Carbon emissions from China are growing faster now than before COVID-19 hit, data show, raising hopes that the pandemic may be setting the world’s most polluted country on a new path to emission.
We compared China’s emissions during the first four months of 2019—before the pandemic—and 2023. Emissions increased by 10% between the two periods, despite the pandemic and the country’s slowing economic recovery. China. Power generation and industry are driving the increase.
Under the Paris Agreement, China has pledged to ensure carbon emissions peak by 2030 and achieve net zero emissions by 2060. Our analysis suggests that China may struggle to meet these ambitious goals.
Many believe that the economic recovery from COVID will lead the world to move towards a less carbon-intensive footing. But China’s new road seems less sustainable than before. That’s bad news for global efforts to tackle climate change.
An alarming trend in emissions
The COVID pandemic curbed greenhouse gas emissions in 2020, largely due to reduced passenger travel. This leads to the prospect of a “green” economic recovery where government stimulus spending will be invested in climate-friendly projects, to ensure a long-term slowdown in emissions growth.
Some researchers have analyzed trends in China’s emissions up to 2019 and predict that the country’s emissions will peak in 2026. Others say the peak will occur even earlier, in 2025.
But unfortunately, it seems those predictions are too optimistic.
We analyzed data from the Carbon Monitor, which provides science-based estimates of daily CO₂ emissions around the world. We compared the emission data from January to April 2019 (representing the typical situation before the pandemic in China) with the corresponding months of 2023. This period follows the removal of most restrictions related to China’s COVID—like testing requirements and quarantine rules—essentially restored the country’s economy to business-as-usual.
We found that average daily carbon emissions increased significantly between the two periods. In the first four months of 2019, China’s transportation, industry, energy and residential sectors together emitted an average of 28.2 million tons of CO₂ per day. In the first four months of 2023, the daily emissions from the sectors are an average of 30.9 million tons.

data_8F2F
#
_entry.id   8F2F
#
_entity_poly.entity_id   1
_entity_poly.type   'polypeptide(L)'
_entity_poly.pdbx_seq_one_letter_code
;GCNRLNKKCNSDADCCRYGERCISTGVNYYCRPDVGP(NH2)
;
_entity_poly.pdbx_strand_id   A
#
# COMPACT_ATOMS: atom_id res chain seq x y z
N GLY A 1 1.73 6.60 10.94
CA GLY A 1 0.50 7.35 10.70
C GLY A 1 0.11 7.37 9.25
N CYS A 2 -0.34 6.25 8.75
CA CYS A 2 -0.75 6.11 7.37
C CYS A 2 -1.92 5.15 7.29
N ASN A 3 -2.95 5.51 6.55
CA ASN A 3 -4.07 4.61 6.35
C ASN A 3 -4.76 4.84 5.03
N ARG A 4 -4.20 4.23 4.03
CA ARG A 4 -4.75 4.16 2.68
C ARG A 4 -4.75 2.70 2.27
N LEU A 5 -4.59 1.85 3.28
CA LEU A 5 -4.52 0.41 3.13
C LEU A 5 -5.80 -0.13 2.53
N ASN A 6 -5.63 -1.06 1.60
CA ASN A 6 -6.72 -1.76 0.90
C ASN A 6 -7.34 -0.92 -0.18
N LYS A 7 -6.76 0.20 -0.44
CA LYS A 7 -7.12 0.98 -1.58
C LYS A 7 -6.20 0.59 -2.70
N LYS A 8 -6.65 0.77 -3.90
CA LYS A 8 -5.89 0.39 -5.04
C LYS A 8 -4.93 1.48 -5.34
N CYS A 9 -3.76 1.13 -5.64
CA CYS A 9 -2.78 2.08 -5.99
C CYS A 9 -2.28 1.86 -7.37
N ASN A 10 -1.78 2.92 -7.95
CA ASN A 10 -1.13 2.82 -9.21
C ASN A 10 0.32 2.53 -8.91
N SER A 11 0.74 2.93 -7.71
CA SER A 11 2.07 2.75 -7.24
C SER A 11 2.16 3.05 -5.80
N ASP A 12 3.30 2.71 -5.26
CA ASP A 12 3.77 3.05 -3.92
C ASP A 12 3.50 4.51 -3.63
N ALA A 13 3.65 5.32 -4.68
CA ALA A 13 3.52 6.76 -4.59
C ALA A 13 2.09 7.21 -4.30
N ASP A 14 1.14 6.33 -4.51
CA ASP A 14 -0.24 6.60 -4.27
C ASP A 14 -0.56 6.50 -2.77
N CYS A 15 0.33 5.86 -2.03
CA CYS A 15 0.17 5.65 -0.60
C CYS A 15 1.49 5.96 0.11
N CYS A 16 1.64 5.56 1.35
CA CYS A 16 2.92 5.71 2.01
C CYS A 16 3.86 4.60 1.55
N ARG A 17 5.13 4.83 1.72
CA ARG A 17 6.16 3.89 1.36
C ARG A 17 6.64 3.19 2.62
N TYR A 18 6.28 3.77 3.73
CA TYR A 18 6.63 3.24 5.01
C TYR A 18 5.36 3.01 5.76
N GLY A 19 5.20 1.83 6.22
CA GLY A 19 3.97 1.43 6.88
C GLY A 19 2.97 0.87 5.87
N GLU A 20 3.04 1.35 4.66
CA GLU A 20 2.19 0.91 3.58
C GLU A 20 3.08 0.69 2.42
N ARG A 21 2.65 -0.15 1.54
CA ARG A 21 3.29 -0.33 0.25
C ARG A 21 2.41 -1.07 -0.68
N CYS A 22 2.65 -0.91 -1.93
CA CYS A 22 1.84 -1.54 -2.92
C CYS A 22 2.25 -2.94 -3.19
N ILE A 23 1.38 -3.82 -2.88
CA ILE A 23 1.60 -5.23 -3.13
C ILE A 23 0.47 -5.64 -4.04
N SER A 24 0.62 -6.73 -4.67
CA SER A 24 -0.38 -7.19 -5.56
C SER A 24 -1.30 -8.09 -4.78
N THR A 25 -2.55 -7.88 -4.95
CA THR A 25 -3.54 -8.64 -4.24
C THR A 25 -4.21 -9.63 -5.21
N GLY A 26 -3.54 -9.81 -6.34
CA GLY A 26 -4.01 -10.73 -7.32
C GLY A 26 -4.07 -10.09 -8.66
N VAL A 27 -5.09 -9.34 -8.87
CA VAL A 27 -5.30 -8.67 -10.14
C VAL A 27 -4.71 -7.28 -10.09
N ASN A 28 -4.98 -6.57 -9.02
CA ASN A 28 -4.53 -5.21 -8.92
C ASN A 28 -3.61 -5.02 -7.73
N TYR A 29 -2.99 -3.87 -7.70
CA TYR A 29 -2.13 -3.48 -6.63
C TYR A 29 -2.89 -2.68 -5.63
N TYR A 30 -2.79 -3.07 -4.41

Emissions from the residential and transportation sectors did not change significantly. This is a bit of good news—it’s better than rising emissions. But these are the two smallest sectors, together accounting for only 18% of China’s emissions.
Instead, the increase is driven by emissions from China’s industrial and energy sectors. The average daily emissions from the industry increased between 2019 and 2023 by 1.1 million tons or 11%. From energy, which includes the generation of electricity, they increased by 1.75 million tons or 14%.
Energy production from solar and wind in China increased significantly between the two periods. But progress has been outpaced by electricity generated from fossil fuels.
Separate data show that China’s coal production growth is accelerating. In the two years before the pandemic, coal production either fell or grew only slightly. But coal production grew during the pandemic, and it continues. In the year to April 2023, coal production increased by about 5%.
While coal’s share of energy consumption dropped significantly from 2007 to 2019, little has changed since then. That’s because energy use is growing fastest in the electricity sector, which remains dominated by coal.
The global picture
Emissions in many developed countries have fallen in recent years due to government policies, slow economic growth, and a shift from coal to natural gas.
Developing countries increasingly dominate global emissions. China can be expected to be a leader in the clean energy transition among developing countries—in part because it produces far less oil than it consumes. That means its energy supply is not secure, giving it an incentive to find alternative sources of electricity.
There is another reason why China should be a trailblazer in reducing emissions. China is the world’s largest emitter—so a percentage reduction in emissions results in fewer tons of CO₂ in the atmosphere than if a smaller country reduced emissions by the same percentage. And, in part because China’s population and economy are so large, it has benefited more than any other country in the world from a more stable global climate.
But as we’ve outlined, China’s trajectory has never led the world. What’s more, China’s moves on the international stage suggest it may be less cooperative in climate negotiations than it has been in recent years. We saw this at the COP27 global climate conference in Egypt late last year, when China did not participate in a pledge to curb methane emissions and refused to provide financial support to developing countries. which are vulnerable to climate change.
The potential for climate policy cooperation is further reduced by ongoing tensions between China and the United States. All of this serves to cast doubt on China following its Paris pledges—and indeed, any chance its emissions will increase in the next two years.
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Citation: China is pumping carbon emissions as if COVID never happened. That’s bad news for the climate crisis (2023, July 10) retrieved on 11 July 2023 from https://phys.org/news/2023-07-china-carbon-emissions-covid-bad.html
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